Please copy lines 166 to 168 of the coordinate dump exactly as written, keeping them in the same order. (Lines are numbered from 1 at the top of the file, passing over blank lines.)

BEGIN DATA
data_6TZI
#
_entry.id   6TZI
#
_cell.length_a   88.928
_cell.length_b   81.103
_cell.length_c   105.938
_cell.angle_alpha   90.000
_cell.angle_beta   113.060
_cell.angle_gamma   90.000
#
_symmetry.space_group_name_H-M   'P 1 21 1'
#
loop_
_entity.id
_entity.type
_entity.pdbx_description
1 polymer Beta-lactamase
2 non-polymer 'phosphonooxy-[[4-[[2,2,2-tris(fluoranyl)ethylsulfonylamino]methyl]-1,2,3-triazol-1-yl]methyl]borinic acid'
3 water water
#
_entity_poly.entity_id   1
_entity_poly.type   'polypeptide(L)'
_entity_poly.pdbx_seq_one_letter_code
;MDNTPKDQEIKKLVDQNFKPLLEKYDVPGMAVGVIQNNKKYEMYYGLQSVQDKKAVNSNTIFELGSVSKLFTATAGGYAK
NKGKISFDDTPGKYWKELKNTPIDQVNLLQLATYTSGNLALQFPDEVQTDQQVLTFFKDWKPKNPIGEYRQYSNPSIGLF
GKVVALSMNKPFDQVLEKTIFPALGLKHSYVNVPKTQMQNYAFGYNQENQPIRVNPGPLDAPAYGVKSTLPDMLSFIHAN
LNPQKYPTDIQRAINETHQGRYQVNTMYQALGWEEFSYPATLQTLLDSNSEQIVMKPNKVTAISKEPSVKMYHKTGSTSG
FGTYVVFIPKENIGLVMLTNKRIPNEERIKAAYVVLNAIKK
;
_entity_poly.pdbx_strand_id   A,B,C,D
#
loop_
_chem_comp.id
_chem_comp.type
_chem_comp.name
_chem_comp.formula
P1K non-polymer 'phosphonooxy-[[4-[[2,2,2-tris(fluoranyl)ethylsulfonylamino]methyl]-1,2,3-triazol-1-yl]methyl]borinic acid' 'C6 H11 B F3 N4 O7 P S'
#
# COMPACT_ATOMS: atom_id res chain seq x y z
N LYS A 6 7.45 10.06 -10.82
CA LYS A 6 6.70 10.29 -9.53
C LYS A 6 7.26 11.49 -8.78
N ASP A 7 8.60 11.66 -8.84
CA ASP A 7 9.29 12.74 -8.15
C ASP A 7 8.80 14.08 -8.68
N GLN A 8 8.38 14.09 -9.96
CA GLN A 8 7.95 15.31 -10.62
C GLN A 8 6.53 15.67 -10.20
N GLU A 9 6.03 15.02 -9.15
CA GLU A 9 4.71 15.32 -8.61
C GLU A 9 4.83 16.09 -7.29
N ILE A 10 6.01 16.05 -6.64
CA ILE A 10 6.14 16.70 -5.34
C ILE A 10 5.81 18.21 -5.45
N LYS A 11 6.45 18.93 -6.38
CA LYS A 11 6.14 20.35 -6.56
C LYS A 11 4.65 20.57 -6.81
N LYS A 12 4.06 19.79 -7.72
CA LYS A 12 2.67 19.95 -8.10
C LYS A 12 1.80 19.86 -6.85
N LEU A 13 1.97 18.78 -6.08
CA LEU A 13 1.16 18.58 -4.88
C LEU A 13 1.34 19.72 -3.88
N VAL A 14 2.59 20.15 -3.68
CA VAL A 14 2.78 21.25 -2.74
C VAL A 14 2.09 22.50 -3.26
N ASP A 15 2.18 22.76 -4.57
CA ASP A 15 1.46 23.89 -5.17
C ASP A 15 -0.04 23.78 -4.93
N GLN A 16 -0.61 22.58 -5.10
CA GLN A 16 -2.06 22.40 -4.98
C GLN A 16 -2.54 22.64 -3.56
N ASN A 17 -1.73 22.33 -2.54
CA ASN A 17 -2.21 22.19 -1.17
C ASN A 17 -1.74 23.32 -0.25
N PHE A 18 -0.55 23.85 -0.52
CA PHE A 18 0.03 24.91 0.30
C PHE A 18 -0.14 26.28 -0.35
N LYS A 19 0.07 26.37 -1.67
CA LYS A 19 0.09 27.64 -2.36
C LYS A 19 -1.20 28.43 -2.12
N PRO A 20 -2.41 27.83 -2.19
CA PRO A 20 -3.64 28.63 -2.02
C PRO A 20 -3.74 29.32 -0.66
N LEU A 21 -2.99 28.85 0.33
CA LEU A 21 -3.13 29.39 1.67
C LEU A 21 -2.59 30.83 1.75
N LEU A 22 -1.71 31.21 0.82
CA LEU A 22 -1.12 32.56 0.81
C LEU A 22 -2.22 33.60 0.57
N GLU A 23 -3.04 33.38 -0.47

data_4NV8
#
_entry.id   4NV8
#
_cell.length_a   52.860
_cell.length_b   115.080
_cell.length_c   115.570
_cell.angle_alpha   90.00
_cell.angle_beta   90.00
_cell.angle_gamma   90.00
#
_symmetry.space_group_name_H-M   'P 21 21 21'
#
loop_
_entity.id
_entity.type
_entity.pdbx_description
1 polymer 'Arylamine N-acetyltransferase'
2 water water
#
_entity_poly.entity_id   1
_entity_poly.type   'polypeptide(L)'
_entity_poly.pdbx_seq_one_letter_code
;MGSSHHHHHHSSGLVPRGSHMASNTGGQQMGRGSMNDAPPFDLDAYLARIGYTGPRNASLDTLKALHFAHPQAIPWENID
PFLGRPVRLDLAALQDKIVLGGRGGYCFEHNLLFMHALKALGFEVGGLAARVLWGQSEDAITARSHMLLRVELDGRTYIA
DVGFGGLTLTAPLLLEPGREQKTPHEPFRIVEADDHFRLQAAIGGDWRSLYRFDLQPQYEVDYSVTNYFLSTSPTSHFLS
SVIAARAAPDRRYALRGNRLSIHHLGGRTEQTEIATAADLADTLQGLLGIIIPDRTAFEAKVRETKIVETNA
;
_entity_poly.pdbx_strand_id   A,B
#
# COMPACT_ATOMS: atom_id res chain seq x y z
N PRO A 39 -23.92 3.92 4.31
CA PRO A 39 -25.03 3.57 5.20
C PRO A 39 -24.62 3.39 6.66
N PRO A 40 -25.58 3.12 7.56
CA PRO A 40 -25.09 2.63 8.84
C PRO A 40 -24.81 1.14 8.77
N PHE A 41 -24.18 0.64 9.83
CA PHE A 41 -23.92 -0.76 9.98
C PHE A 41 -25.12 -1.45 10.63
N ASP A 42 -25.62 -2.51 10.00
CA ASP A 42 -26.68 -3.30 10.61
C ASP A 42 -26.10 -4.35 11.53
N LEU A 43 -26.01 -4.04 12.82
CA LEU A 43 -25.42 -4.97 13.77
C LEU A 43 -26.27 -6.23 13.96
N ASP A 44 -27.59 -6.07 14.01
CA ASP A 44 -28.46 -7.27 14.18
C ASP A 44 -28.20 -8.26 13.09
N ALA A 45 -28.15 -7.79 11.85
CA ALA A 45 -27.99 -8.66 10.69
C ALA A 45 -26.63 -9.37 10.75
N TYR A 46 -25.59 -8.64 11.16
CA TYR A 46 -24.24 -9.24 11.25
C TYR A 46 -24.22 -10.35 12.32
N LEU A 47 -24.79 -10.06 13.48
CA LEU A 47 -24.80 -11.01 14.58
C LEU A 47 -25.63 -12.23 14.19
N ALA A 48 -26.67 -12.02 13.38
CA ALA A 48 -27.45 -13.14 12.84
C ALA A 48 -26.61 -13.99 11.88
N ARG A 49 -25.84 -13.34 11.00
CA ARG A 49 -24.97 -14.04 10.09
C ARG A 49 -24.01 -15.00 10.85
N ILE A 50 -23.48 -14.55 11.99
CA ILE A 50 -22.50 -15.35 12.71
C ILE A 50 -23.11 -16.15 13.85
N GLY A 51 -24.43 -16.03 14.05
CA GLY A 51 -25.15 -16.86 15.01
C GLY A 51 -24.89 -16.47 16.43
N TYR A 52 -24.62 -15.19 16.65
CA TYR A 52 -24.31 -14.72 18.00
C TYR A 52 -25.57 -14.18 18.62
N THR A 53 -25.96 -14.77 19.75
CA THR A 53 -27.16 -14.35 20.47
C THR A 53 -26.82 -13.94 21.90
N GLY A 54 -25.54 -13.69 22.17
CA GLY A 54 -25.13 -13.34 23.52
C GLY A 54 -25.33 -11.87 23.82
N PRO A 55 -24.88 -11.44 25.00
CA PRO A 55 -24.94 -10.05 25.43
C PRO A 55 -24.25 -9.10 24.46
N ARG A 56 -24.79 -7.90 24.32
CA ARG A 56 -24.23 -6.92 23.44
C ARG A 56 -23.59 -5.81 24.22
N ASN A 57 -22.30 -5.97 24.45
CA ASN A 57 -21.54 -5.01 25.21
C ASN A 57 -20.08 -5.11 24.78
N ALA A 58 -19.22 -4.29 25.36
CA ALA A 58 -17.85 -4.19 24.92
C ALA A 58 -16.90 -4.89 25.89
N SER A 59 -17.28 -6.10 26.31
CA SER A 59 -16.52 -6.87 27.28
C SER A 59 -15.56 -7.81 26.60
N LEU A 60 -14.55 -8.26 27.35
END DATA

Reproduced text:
N THR A 53 -25.96 -14.77 19.75
CA THR A 53 -27.16 -14.35 20.47
C THR A 53 -26.82 -13.94 21.90